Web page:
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The single parent debt trap

One in every four of our debt advice clients is a single parent despite single parents accounting for only 6% of UK households. Our latest report looks into what can be done to help.

Download the full report

We created this report with single parents’ charity Gingerbread to understand what can be done to prevent problem debt among single parents and support those affected.

Our research found that single parents have low financial resilience and are exposed to a high number of risk factors for problem debt.

Most single parents who experience problem debt have been affected by more than one factor, but these can be grouped into four main areas:

  1. Not enough income to cover living costs

    82% of single parents in problem debt cited ‘not enough income to meet living costs’ as a reason for using credit – they were almost twice as likely to cite this than any other reason.

    This struggle to make ends meet drives borrowing to pay for essentials like household bills, groceries and clothing for their children
  2. Relationship breakdown

    Just under half (44%) of single parents cited relationship breakdown or divorce as a reason for being in problem debt – common expenses included legal fees, moving home and the cost of disentangling finances
  3. Economic abuse

    48% of single parents in our survey sample had experienced some form of economic abuse by a former partner, including controlling the acquisition of money and resources, limiting how money and economic resources are used, and undermining the ability to maintain economic resources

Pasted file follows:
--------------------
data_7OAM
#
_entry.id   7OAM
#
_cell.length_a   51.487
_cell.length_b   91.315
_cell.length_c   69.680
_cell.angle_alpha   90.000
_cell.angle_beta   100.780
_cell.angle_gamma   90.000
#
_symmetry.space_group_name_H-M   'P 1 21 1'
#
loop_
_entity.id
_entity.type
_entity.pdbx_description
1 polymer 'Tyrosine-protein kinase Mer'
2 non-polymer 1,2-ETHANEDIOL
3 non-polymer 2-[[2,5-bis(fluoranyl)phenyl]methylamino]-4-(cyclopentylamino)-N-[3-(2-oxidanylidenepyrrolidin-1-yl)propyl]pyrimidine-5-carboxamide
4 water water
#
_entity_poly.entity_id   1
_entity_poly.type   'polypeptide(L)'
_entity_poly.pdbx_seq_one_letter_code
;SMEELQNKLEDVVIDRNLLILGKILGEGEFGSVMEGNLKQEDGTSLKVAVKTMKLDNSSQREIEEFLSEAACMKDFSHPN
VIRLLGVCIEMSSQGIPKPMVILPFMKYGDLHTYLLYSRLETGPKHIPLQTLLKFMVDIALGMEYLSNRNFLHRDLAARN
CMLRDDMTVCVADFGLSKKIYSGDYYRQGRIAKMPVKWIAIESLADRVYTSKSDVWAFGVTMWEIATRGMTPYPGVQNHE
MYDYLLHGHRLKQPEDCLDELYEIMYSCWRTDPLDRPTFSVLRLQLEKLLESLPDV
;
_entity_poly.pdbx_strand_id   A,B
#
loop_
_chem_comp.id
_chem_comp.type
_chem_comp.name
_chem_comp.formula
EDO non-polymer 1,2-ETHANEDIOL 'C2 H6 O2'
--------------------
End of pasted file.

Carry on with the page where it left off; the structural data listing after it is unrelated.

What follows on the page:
4. Life shocks

    Life shocks feature prominently in the reasons single parents cite for being in problem debt, including illness or disability (28%), moving home (17%) and unemployment (15%)

How can we fix this?

Our report sets out recommendations for the government to protect single parents against problem debt and support those affected.

Our recommendations can be grouped into three key priorities:

1. Making ends meet

Supporting single parents to make ends meet by:

  • Maintaining the £20 per week uplift put in place at the start of the pandemic
  • Extending support with childcare costs
  • Reforming the Child Maintenance Service to be more effective
  • Establishing a Minimum Income Commission, similar to the Minimum Wage Commission, with a statutory remit to advise the government on relinking the value of social security payments to living costs

2. Financial resilience

Supporting single parents to be financially resilient by:

  • Reforming the system of deductions from Universal Credit to repay debts
  • Better integrating the Help to Save scheme with Universal Credit
  • Extending access to grants and safe, affordable credit options to meet unexpected and unpredictable costs

3. Prevention of economic abuse

Preventing economic abuse and supporting victim-survivors by:

  • Financial Services implementing new vulnerability guidance effectively
  • Clarifying legal and regulatory changes to release survivors from liability for coerced debt
  • Working with the Financial Conduct Authority to prevent harm caused by domestic abuse involving regulated financial products

Want to know more?

If you'd like more information about the financial struggles facing many single parents and how we recommend these are addressed by the government, take a look at the full report.

Download the full report